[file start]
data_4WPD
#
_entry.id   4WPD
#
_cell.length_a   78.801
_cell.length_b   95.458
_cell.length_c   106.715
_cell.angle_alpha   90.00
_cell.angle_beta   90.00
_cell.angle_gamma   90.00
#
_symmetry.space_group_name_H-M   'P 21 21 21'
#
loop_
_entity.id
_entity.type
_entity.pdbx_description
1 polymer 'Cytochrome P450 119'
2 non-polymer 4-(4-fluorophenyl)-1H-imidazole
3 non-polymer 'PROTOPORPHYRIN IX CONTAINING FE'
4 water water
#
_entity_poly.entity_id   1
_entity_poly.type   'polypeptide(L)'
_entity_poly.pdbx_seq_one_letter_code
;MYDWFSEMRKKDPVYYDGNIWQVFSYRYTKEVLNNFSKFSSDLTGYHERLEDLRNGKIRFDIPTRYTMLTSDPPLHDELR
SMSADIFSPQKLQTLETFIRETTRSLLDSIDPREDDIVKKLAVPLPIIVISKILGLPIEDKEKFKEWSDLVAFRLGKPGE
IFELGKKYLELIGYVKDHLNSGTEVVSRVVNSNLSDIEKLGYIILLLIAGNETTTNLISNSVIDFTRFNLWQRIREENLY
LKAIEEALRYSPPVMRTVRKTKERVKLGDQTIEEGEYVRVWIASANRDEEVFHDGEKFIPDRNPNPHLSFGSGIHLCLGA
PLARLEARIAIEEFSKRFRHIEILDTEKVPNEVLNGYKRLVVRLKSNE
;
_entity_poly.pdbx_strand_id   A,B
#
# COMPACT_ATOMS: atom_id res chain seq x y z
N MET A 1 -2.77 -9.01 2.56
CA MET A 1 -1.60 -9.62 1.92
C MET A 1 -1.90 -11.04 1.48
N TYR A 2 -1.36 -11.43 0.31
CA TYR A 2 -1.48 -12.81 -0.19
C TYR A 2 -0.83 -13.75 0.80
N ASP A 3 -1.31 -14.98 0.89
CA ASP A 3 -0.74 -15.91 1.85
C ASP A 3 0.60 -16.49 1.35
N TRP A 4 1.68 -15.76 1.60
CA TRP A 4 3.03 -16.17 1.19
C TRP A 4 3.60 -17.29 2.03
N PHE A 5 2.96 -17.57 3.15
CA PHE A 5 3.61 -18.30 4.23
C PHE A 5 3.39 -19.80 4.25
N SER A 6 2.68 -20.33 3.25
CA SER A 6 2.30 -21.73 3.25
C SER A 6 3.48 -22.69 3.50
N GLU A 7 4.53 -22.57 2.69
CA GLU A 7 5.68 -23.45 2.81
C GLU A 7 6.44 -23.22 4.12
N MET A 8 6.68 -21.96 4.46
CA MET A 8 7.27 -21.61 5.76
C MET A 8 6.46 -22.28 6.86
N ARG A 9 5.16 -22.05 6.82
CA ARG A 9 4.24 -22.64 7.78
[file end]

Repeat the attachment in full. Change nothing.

data_4WPD
#
_entry.id   4WPD
#
_cell.length_a   78.801
_cell.length_b   95.458
_cell.length_c   106.715
_cell.angle_alpha   90.00
_cell.angle_beta   90.00
_cell.angle_gamma   90.00
#
_symmetry.space_group_name_H-M   'P 21 21 21'
#
loop_
_entity.id
_entity.type
_entity.pdbx_description
1 polymer 'Cytochrome P450 119'
2 non-polymer 4-(4-fluorophenyl)-1H-imidazole
3 non-polymer 'PROTOPORPHYRIN IX CONTAINING FE'
4 water water
#
_entity_poly.entity_id   1
_entity_poly.type   'polypeptide(L)'
_entity_poly.pdbx_seq_one_letter_code
;MYDWFSEMRKKDPVYYDGNIWQVFSYRYTKEVLNNFSKFSSDLTGYHERLEDLRNGKIRFDIPTRYTMLTSDPPLHDELR
SMSADIFSPQKLQTLETFIRETTRSLLDSIDPREDDIVKKLAVPLPIIVISKILGLPIEDKEKFKEWSDLVAFRLGKPGE
IFELGKKYLELIGYVKDHLNSGTEVVSRVVNSNLSDIEKLGYIILLLIAGNETTTNLISNSVIDFTRFNLWQRIREENLY
LKAIEEALRYSPPVMRTVRKTKERVKLGDQTIEEGEYVRVWIASANRDEEVFHDGEKFIPDRNPNPHLSFGSGIHLCLGA
PLARLEARIAIEEFSKRFRHIEILDTEKVPNEVLNGYKRLVVRLKSNE
;
_entity_poly.pdbx_strand_id   A,B
#
# COMPACT_ATOMS: atom_id res chain seq x y z
N MET A 1 -2.77 -9.01 2.56
CA MET A 1 -1.60 -9.62 1.92
C MET A 1 -1.90 -11.04 1.48
N TYR A 2 -1.36 -11.43 0.31
CA TYR A 2 -1.48 -12.81 -0.19
C TYR A 2 -0.83 -13.75 0.80
N ASP A 3 -1.31 -14.98 0.89
CA ASP A 3 -0.74 -15.91 1.85
C ASP A 3 0.60 -16.49 1.35
N TRP A 4 1.68 -15.76 1.60
CA TRP A 4 3.03 -16.17 1.19
C TRP A 4 3.60 -17.29 2.03
N PHE A 5 2.96 -17.57 3.15
CA PHE A 5 3.61 -18.30 4.23
C PHE A 5 3.39 -19.80 4.25
N SER A 6 2.68 -20.33 3.25
CA SER A 6 2.30 -21.73 3.25
C SER A 6 3.48 -22.69 3.50
N GLU A 7 4.53 -22.57 2.69
CA GLU A 7 5.68 -23.45 2.81
C GLU A 7 6.44 -23.22 4.12
N MET A 8 6.68 -21.96 4.46
CA MET A 8 7.27 -21.61 5.76
C MET A 8 6.46 -22.28 6.86
N ARG A 9 5.16 -22.05 6.82
CA ARG A 9 4.24 -22.64 7.78